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National Concerns: Use of Force by Police

When, and to what extent, is the use of force by police legal?

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Use of Force by Police

In News:

  • The police action in Delhi’s Jamia Millia Islamia, where the police entered the university campus and employed force against students, is being widely criticized.

Provisions to deal with protests:

  • There are various provisions in the Constitution and laws of India on the right of police to intervene in protests and agitations.
    1. Provisions in the Constitution:
      • The right to protest peacefully is guaranteed by the Constitution of India. Articles 19(1)(a) and 19 (1)(b) give to all citizens the right to freedom of speech and expression, and to assemble peaceably and without arms.
      • However, under Articles 19(2) and 19(3), the right to freedom of speech is subject to reasonable restrictions.
      • The reasonable restrictions apply in the interests of the sovereignty and integrity of India, the security of the State, friendly relations with foreign States, public order, decency or morality or in relation to contempt of court, defamation or incitement to an offence.
    2. Provisions in the CrPC and IPC:
      • The legal provisions and avenue available to police for handling agitations, protests, and unlawful assemblies are covered by the Code of Criminal Procedure (CrPC), 1973, the Indian Penal Code (IPC), 1860, and The Police Act, 1861.
        • 2.1 CrPC provisions:
          • The CrPC’s Sections 129-132 deal with dispersal of assembly by use of civil force, use of the armed forces in situations of civil unrest, and protection against prosecution for acts done under these sections.
          • Under CrPC Section 129, any Executive Magistrate or officer in charge of a police station can command any unlawful assembly, or any assembly of five or more persons likely to cause a disturbance of the public peace, to disperse.
          • After which, it is the duty of the members of such assembly to disperse accordingly.
        • Use of Force:
          • If, upon being commanded, any such assembly does not disperse, or if, without being so commanded, it conducts itself in a manner to show a determination not to disperse.
          • The Executive Magistrate or police officer, may then proceed to disperse such assembly by force, and, if necessary, arrest and confine the persons who form part of it, in order to disperse such assembly and punish them according to law.
          • Section 130 of the CrPC, requires personnel to use as little force, and do as little injury to person and property, as may be consistent with dispersing the assembly and arresting and detaining such persons.
        • 2.2 Provisions under IPC:
          • The IPC’s Sections 141-158 deal with unlawful assembly, and the responsibilities, liabilities, and punishments related to this offence.
          • Under IPC Section 141, an unlawful assembly is an assembly of five or more persons that intends.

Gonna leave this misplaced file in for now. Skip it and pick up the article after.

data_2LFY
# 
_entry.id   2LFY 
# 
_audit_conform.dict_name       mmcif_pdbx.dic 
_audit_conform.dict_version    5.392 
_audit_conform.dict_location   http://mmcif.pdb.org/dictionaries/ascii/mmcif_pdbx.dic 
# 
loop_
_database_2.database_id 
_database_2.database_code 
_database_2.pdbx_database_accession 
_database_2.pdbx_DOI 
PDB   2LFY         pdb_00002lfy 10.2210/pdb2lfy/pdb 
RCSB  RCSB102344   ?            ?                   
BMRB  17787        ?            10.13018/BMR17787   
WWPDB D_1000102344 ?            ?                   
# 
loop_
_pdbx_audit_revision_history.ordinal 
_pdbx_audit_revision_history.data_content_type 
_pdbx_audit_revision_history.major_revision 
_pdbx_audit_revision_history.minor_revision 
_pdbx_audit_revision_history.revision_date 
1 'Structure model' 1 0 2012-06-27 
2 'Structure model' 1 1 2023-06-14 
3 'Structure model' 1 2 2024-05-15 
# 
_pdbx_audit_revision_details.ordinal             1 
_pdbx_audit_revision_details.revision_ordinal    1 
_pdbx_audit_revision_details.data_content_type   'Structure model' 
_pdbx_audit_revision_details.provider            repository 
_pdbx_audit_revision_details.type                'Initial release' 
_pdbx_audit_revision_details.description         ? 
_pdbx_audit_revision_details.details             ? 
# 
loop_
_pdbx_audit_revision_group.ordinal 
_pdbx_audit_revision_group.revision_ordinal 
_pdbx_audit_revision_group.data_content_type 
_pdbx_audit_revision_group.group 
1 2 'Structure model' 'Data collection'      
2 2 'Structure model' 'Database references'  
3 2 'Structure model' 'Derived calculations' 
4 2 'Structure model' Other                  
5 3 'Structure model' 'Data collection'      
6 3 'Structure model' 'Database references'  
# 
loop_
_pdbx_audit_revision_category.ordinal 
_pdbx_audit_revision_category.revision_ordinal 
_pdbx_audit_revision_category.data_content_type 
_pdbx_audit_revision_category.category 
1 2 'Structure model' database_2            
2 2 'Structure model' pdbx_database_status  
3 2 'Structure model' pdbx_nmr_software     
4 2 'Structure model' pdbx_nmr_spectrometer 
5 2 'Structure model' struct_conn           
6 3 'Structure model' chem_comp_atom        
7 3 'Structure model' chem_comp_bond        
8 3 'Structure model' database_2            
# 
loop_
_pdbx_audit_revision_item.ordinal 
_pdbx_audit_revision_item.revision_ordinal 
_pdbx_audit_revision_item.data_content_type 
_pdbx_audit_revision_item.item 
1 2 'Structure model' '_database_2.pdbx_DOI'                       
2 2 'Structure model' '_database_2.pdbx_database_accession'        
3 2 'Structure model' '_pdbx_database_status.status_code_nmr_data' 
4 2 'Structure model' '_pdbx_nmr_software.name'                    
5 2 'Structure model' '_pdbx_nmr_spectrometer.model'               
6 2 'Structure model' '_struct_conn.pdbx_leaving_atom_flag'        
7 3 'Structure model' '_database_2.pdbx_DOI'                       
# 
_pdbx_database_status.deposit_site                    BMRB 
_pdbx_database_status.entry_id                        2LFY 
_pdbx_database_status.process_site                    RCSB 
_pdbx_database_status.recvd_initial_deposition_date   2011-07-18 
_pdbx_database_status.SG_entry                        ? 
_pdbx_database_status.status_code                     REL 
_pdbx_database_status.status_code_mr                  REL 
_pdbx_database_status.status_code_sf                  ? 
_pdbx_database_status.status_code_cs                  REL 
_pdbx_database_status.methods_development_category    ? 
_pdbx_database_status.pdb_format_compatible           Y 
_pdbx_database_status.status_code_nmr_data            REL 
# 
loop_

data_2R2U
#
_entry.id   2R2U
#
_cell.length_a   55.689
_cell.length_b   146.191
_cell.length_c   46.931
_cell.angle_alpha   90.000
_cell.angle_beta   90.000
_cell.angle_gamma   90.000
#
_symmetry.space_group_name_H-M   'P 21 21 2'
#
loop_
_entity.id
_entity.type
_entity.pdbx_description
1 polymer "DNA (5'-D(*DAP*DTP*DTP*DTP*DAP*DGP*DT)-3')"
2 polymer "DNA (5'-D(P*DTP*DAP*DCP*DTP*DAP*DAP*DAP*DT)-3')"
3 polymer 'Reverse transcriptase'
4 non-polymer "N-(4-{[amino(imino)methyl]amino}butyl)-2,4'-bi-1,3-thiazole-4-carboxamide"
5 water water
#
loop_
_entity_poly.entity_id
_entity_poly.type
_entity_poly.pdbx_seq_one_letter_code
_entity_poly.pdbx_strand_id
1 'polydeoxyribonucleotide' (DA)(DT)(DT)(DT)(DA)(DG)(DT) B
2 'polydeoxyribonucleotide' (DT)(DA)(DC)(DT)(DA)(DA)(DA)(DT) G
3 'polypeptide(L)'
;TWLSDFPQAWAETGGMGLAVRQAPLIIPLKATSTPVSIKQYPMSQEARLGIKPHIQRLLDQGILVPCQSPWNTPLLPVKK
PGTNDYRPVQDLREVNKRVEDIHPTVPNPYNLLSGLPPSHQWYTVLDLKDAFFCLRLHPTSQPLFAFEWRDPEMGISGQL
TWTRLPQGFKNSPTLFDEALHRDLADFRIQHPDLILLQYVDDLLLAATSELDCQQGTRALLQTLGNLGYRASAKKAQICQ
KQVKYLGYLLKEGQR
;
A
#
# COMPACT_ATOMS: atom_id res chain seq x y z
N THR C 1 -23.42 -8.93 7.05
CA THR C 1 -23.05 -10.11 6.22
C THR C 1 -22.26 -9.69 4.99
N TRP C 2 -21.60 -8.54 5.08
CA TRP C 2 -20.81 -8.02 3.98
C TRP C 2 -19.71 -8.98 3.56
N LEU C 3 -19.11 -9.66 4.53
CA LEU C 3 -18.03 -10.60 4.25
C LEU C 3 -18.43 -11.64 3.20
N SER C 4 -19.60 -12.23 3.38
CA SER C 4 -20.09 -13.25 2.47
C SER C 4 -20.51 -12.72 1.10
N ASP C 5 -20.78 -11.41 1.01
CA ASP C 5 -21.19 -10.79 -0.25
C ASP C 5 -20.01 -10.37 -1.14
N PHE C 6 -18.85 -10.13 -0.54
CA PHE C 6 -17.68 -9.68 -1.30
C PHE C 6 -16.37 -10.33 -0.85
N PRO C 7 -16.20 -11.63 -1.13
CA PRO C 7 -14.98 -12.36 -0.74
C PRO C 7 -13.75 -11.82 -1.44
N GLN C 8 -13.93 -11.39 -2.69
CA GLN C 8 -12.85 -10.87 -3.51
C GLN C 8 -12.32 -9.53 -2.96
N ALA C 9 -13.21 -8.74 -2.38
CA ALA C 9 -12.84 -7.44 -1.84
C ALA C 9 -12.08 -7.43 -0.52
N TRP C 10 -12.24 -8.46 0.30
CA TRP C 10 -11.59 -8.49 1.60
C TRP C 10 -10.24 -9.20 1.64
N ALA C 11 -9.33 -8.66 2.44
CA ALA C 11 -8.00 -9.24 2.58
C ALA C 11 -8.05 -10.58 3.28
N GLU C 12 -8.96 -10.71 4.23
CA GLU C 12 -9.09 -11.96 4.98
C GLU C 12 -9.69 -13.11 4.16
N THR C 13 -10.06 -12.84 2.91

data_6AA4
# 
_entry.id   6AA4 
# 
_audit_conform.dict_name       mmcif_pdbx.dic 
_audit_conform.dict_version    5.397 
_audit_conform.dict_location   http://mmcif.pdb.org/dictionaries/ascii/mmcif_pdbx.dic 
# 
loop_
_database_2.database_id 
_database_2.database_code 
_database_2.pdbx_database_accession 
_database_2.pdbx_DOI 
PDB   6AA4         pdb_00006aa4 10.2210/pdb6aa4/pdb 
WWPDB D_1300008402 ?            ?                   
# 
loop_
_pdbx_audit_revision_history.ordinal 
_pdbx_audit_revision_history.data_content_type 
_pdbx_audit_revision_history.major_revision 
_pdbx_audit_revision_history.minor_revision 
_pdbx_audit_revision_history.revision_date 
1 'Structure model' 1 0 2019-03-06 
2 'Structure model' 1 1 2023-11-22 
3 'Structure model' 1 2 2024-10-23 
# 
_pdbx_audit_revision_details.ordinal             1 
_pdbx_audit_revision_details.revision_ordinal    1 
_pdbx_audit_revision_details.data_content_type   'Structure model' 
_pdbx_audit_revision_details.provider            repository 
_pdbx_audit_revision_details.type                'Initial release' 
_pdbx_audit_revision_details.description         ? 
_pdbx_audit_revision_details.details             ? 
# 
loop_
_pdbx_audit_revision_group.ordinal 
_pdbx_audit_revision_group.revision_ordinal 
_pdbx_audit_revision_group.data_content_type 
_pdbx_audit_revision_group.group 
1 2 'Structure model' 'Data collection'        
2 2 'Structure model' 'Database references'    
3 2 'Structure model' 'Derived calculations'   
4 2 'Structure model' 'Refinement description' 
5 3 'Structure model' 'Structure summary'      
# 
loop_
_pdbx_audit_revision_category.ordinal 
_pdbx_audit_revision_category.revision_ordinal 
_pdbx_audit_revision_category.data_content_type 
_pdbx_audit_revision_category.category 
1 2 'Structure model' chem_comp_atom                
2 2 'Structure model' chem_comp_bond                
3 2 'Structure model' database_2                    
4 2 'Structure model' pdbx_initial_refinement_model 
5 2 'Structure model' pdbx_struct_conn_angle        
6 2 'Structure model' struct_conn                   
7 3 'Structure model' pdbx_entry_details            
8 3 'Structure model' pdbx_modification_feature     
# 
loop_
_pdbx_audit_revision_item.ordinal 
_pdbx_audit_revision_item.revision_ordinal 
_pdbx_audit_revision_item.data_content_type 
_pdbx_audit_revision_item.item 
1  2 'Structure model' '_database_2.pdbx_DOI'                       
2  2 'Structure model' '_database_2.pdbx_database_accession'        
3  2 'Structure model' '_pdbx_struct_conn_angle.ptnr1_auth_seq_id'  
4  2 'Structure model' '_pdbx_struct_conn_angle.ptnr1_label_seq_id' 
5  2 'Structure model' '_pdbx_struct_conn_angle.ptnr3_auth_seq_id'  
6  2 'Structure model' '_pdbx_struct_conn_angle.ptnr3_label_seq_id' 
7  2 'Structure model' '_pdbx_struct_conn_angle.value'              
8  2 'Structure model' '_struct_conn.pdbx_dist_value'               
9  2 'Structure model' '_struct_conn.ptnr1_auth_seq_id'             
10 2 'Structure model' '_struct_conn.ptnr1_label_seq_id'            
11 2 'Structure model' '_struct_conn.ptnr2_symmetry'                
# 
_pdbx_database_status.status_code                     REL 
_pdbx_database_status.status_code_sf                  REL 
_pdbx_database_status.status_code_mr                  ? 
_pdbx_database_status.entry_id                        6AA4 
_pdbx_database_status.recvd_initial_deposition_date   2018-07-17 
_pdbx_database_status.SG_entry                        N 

• To intimidate by criminal force, governments or public servants.
            • To resist the execution of any law, or of any legal process.
            • To commit any mischief or criminal trespass, or other offence.
          • As per IPC Section 146, whenever force or violence is used by an unlawful assembly, or by any member, in the process of prosecution, every member of such assembly is guilty of the offence of rioting.
    3. Provisions in the judiciary:
      • In Karam Singh vs Hardayal Singh And Ors. the High Court of Punjab and Haryana underlined in its judgment of August, 1979, that before any force can be used, three prerequisites are to be satisfied:
        • Firstly, there should be an unlawful assembly with the object of committing violence or an assembly of five or more persons likely to cause a disturbance of the public peace.
        • Secondly, such assembly is ordered to be dispersed and;
        • Thirdly, in spite of such orders to disperse, such assembly does not disperse.
    4. Provisions in the United Nations:
      • The ‘Basic Principles on the Use of Force and Firearms by Law Enforcement Officials’ were adopted by the Eighth United Nations Congress on the Prevention of Crime and the Treatment of Offenders in Havana, 1990.
      • It resolved that law enforcement officials, in carrying out their duty, shall, as far as possible, apply non-violent means before resorting to the use of force and firearms.
      • They may use force and firearms only if other means remain ineffective or without any promise of achieving the intended result.
      • The Principles cautioned that whenever the lawful use of force and firearms is unavoidable, law enforcement officials shall, exercise restraint in such use.
      • Further, they should act in proportion to the seriousness of the offence and the legitimate objective to be achieved, and minimize damage and injury, and respect and preserve human life.
      • Also, Governments have to ensure that arbitrary or abusive use of force and firearms by law enforcement officials is punished as a criminal offence under their law.

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